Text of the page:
Uber driver charged with sexually assaulting a passenger in Quincy; victim saves herself by texting a friend

Quincy Police report arresting an Uber driver from West Roxbury on charges of indecent assault and battery and kidnapping for an incident Wednesday afternoon.

Police say Kastriot Naksi, 46, assaulted a woman passenger shortly before 1 p.m. - after first demanding she move from the back to the front seat and then locking his car's doors so she couldn't get out.

Police say officers were able to zero in on his Civic on Cottage Avenue because Naksi didn't take the woman's phone away and she was able to text a help message to a friend:

Quincy Police Dispatch received a call from a party who stated that her friend (the victim) had been sexually assaulted by an Uber driver and that the driver was scheduled to drop the victim off on Cottage Ave. The caller stated that the Uber vehicle was a gray Honda Civic and provided the license plate number.

Officers arrived on Cottage Ave and spoke with the reporting party. She told officers that she had received a text message from the victim that indicated the Uber driver had touched her inappropriately and that he would not let her out of the vehicle. The victim sent her friend a screenshot of her current location. A BOLO (Be On The Lookout) was given to all cars in the area.

At approx. 1:20pm, Officer Delaney observed the gray Honda Civic travelling on Cottage Ave. He immediately motioned for the vehicle to stop and allowed the victim to exit the vehicle.

Upon speaking with the victim, she told officers that while enroute to Quincy, the Uber driver pulled over to the side of the road and told her to get in the front seat. The victim stated that this was a ride-share Uber, so she agreed. She stated that the driver then touched her inappropriately. When she told the driver to stop and let her out, he locked the door. At that point she texted her friend.

Innocent, etc.

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Comments

Glad she's okay!

Uber apps should have an "SOS" button which transmit's video/audio and live location to Uber/authorities.

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I suppose, but it might just

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I suppose, but it might just be better to dial 911 and let them listen in and determine location on their end (which they can theoretically do). I'm not sure Uber is willing to accept that kind of liability. Plus it creates that extra hoop to jump through - when seconds count, can you rely on an Uber call center monkey to get the police for you?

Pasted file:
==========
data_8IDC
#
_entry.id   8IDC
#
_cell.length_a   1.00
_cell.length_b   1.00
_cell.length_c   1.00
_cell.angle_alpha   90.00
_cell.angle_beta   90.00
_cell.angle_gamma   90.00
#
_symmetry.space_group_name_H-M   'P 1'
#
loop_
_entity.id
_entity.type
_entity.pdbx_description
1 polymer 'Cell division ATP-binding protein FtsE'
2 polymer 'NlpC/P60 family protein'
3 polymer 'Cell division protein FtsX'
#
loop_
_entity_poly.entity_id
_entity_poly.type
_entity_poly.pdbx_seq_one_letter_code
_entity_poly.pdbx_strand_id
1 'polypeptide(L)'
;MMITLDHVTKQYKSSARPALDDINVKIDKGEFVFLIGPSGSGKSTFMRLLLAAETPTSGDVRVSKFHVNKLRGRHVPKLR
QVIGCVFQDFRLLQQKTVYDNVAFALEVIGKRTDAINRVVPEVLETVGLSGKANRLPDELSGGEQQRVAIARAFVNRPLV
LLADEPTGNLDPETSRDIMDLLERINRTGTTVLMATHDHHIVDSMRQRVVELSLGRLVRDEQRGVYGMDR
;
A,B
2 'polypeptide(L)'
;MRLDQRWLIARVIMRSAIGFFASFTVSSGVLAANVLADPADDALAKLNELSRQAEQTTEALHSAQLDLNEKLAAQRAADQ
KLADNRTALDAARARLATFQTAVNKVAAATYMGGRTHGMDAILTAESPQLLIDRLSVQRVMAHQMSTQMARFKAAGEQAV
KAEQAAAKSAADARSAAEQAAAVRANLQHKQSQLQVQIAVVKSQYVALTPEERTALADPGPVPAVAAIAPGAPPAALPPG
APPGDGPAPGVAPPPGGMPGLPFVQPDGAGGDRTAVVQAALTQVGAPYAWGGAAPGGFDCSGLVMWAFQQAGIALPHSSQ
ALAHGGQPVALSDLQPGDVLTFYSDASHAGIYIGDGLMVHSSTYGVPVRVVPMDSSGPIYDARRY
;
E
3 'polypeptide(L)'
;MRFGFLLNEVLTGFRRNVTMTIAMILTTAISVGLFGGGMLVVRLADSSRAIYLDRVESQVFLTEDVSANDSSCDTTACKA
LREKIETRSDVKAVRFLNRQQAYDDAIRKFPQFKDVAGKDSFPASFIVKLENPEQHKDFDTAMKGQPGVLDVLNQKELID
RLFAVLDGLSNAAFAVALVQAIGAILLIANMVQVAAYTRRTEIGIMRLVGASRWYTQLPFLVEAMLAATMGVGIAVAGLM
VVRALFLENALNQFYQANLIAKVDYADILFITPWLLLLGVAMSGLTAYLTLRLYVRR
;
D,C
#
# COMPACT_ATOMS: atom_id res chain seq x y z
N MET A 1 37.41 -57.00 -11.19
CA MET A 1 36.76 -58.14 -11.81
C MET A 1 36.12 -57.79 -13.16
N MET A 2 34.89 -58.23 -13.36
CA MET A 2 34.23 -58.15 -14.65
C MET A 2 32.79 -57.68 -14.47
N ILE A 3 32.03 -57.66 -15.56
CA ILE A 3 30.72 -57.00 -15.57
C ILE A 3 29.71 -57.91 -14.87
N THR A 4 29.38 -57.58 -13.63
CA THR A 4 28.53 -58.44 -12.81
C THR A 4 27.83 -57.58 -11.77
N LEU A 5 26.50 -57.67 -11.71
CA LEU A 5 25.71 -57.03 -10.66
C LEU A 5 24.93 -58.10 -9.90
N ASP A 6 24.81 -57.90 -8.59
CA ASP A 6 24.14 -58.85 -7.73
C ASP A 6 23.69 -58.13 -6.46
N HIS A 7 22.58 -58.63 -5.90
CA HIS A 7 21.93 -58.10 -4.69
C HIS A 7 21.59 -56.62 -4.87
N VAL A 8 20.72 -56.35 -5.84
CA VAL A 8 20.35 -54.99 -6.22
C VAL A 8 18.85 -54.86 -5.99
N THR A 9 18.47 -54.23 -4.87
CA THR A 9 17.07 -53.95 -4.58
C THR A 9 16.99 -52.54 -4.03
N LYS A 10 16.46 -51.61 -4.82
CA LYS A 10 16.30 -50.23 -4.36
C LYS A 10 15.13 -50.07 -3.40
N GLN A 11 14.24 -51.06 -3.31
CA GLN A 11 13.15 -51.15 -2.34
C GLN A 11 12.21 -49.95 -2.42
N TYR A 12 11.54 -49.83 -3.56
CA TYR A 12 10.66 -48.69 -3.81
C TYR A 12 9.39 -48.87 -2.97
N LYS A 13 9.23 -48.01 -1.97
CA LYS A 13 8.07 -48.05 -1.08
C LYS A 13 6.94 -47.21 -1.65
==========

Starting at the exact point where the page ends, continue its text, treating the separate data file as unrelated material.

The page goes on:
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Maybe, maybe not on calling 911

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The best 911 could do is get the location of the nearest cell tower when the call came in. In a moving car, that might not help much - and police wouldn't know what sort of car to look for. In this case, the woman was able to get police right to her via her friend by providing the car's make and location.

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Exactly

911 may be able to get you an approximate location based on cell tower triangulation, but GPS is more accurate. Also, I believe there are SOS apps out there that transmit your video and location discretely, even with the screen off. Doesn't have to be Uber's.

Why just to Uber authorities?

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Why just to Uber authorities? They would just end up defending their employee. It should be to the local police who are within that jurisdiction of the crime being committed.

Uber does have this feature

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Uber does have this feature in some developing markets. They should add it here, for both driver and passenger safety.

Uber app

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It might actually make sense to add an SOS button in the Uber app.

Pressing it would record vehicle, location etc. And alert Ubers op center, if not local authority.

Data?

there does seem to be a high instance of bad behavior by Uber drivers.

Data?

Ah, the data cops are up this morning!

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Morning Bob:

All I said is that there seems to be a high instance as my attached article noted, and that being said,it is hard to verify if taking an Uber is safer than taking a taxi because no one tracks this data. Personally, I would not feel as comfortable taking a Uber alone as if I took a taxi alone. However, I do agree that one can be assaulted in a taxi by a taxi driver.

But you can check out this:

http://www.whosdrivingyou.org/rideshare-incidents

and this

https://www.cnet.com/news/how-risky-is-your-uber-ride-maybe-more-than-yo...

and this

https://www.dailydot.com/via/uber-lyft-safety-background-checks/

As uber keeps cutting the $

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As uber keeps cutting the $ and support for drivers, the ones continuing to drive are the ones who need it the most. getting to be on par with taxi drivers in many ways, only difference is you can actually report bad behavior so the very worst will get weeded out by the algorithm.

Progress

1997: Don't get into strangers' cars.
2007: Beware of strangers on the internet.
2017: Literally summon strangers from the internet and get into their cars.

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